Accidentally Overpaid?

Have you been accidentally overpaid by your employer?

Did your most recent paycheck have an extra $50, $100, or even $1,000?

While it may seem like a surprise bonus, you shouldn’t get too excited just yet.

And I hate to break the good news, but yes, you do have to pay it back.

The Fair Labor Standards Act of 1938 (FLSA) is a United States labor law that creates a minimum wage right and an overtime pay standard for employees who work over forty hours a week.

The FLSA also introduced prohibitions on oppressive child labor and applies to employees whom are employed by, “an enterprise engaged in interstate commerce or employed by an enterprise engaged in commerce or in the production of good for commerce.” (Source)

The Fair Labor Standards Act deals with accidental compensation.

Unfortunately for most employees, an employer has a right to recoup the wages that were accidentally provided.

Even if, “it brings the employee’s wages under minimum wage for the pay period.” (Source)

In a published opinion, the Wage and Hour Division of the Department of Labor essentially states that an employer whom has accidentally overpaid an employee has made an advance on their wages.

In essence, they’ve given the employee an interest free loan.

So, if you’ve been paid extra or received additional compensation than you believe is due, you should double-check and confirm it is correct with your manager and your human resources department.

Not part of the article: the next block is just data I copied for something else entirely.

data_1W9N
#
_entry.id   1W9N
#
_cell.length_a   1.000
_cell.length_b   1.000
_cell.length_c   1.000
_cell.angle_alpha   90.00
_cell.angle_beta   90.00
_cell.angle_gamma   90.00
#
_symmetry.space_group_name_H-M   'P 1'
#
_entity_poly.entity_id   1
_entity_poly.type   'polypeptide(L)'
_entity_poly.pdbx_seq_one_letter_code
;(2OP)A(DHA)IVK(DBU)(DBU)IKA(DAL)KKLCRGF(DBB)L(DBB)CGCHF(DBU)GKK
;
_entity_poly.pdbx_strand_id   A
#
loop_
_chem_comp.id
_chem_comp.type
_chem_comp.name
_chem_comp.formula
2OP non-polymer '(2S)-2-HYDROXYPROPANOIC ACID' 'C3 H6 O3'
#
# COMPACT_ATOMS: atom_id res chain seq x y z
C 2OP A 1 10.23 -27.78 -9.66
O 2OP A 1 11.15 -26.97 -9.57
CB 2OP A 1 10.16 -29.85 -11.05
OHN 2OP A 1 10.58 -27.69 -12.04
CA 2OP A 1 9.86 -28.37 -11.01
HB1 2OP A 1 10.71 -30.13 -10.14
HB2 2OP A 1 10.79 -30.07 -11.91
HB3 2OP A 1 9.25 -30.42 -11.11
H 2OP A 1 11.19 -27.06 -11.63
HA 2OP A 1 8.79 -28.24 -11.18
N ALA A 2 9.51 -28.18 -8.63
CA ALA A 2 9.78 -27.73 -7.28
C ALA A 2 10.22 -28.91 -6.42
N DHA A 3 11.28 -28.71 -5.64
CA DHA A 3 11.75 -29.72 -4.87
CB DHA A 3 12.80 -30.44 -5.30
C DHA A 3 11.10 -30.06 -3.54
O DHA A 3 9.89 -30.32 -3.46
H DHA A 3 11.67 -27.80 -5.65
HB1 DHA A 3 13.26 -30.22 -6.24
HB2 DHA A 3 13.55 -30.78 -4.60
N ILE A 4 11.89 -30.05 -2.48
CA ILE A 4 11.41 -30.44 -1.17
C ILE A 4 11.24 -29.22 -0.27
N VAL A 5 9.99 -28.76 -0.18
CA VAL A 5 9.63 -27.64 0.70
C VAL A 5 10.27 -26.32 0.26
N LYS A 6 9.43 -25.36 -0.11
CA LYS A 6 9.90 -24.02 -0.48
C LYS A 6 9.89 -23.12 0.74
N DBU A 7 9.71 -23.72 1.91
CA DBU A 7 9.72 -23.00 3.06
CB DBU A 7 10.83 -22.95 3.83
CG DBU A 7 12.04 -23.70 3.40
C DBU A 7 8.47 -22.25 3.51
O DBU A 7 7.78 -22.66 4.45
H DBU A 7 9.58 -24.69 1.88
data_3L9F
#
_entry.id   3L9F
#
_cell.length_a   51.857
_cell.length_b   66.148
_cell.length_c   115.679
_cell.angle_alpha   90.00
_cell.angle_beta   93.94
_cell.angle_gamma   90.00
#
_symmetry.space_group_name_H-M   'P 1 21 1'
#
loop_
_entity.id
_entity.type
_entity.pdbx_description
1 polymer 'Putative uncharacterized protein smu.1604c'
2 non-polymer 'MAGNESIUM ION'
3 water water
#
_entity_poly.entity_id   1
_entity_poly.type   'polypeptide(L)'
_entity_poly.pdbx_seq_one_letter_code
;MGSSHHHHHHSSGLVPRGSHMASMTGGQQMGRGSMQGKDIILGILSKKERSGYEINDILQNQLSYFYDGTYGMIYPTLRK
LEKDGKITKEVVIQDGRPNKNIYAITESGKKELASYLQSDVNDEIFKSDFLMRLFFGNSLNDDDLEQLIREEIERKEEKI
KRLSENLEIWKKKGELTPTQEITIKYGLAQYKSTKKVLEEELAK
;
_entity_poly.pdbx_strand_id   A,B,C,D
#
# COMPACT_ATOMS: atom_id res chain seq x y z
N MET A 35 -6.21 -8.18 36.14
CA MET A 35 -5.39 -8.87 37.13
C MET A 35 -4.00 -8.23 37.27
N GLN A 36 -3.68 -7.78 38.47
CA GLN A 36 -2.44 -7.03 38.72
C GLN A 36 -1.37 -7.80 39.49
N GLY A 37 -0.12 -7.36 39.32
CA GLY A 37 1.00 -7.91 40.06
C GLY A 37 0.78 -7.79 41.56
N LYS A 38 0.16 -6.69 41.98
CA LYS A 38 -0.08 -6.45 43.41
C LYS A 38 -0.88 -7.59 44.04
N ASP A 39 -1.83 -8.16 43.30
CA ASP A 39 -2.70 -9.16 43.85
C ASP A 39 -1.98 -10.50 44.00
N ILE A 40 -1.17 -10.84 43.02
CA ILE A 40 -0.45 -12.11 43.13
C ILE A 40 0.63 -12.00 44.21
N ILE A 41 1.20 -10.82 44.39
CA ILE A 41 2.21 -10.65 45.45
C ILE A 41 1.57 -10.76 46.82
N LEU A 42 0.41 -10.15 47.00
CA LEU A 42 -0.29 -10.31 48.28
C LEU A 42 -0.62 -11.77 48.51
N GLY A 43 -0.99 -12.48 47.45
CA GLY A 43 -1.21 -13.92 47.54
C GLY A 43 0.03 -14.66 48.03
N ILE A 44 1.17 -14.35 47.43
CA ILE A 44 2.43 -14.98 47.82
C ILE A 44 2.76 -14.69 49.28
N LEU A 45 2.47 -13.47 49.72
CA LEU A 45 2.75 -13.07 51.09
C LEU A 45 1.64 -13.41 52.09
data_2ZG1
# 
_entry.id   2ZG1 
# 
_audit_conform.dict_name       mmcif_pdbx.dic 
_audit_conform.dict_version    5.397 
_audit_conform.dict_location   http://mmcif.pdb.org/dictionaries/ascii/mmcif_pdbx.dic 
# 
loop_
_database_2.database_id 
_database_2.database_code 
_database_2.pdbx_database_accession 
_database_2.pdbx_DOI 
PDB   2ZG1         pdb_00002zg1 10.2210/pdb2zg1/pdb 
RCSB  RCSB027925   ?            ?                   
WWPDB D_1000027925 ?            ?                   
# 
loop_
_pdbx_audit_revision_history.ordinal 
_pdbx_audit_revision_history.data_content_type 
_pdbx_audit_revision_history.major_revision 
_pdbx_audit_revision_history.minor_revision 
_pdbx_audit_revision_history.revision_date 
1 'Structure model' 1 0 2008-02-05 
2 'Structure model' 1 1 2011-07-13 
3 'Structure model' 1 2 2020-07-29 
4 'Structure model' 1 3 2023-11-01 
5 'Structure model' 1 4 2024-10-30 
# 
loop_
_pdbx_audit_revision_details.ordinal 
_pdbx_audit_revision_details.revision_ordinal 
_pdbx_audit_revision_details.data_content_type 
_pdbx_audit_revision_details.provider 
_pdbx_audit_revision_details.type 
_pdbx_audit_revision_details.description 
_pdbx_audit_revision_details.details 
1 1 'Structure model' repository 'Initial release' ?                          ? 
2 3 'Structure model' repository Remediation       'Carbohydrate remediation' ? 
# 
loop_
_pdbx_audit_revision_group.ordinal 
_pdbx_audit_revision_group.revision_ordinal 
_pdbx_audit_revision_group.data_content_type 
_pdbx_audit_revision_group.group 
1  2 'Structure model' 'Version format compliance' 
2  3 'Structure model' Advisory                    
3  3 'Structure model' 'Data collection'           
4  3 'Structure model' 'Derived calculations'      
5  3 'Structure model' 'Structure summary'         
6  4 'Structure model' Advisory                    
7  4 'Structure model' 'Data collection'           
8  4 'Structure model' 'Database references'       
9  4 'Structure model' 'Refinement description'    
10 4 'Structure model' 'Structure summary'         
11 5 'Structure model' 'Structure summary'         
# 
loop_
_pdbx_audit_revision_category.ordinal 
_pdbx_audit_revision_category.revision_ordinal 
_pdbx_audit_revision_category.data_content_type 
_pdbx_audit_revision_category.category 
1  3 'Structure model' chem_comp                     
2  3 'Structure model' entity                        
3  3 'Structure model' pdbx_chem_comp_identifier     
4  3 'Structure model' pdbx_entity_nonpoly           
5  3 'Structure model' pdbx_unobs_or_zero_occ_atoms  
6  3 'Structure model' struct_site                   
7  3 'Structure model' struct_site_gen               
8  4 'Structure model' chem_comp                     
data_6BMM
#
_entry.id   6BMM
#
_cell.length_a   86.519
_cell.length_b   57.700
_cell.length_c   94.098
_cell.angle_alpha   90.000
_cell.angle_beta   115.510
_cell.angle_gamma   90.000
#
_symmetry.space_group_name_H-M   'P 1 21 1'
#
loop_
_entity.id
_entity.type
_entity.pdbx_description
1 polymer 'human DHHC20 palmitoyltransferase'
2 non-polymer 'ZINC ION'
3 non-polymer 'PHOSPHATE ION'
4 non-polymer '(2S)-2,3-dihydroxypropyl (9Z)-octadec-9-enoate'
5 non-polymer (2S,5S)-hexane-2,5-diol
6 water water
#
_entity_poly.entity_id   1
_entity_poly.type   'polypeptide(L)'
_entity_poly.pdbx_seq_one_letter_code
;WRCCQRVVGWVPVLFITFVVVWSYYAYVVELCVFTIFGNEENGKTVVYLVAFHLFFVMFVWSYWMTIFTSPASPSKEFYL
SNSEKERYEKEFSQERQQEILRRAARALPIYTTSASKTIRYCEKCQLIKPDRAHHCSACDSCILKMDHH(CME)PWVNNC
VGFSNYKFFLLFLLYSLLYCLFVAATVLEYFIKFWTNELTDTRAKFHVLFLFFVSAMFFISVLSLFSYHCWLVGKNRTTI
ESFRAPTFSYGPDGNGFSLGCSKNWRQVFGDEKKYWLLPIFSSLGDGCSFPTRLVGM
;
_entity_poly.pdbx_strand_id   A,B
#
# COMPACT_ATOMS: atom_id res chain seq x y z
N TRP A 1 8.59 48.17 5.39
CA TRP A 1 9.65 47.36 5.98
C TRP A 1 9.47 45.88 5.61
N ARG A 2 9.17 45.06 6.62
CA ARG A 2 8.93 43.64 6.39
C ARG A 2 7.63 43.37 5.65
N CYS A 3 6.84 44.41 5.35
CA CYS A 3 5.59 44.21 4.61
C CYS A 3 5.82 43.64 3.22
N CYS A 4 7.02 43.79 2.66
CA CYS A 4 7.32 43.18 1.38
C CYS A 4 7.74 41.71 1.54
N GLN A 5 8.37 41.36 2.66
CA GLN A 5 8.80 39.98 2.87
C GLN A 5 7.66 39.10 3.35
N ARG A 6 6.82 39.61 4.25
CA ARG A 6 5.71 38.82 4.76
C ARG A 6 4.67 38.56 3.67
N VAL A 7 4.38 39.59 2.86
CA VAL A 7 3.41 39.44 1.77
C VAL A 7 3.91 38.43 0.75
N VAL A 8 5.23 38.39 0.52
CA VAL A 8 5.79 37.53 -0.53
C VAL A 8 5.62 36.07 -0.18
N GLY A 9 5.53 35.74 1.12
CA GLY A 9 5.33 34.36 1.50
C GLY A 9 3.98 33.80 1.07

Very likely, it is an accounting error and should not have been paid out.

If you receive the additional compensation and do not go to your manager or human resources department about it, then depending on which state you reside in, it can very will be garnished from your future wages.

This means that your employer can deduct the additional amount from your future paycheck.

If you or your employer realize that you have been overpaid for an extended period of time, then things get a bit more complicated.

In either case, it is ideal for your manager and human resources manager to meet with you to discuss next steps and to find a resolution.

Whether the additional pay was a one-time case or occurred over a long period of time, you will want to work with your manager and human resources manager to discuss a prolonged payment plan, deducted directly from your paycheck.

You will want to be honest with them on what you are comfortable with and how much of a deduction you can afford from each paycheck.

The easiest and most professional thing you can do is alert your manager and human resources department of any increase in pay IMMEDIATELY.

Doing so avoids any discomforts or large paybacks in the future and shows that you are an honest, reliable, and professional employee.

Always communicate anything odd that you see on your paycheck with your manager and together you can figure out why it occurred.

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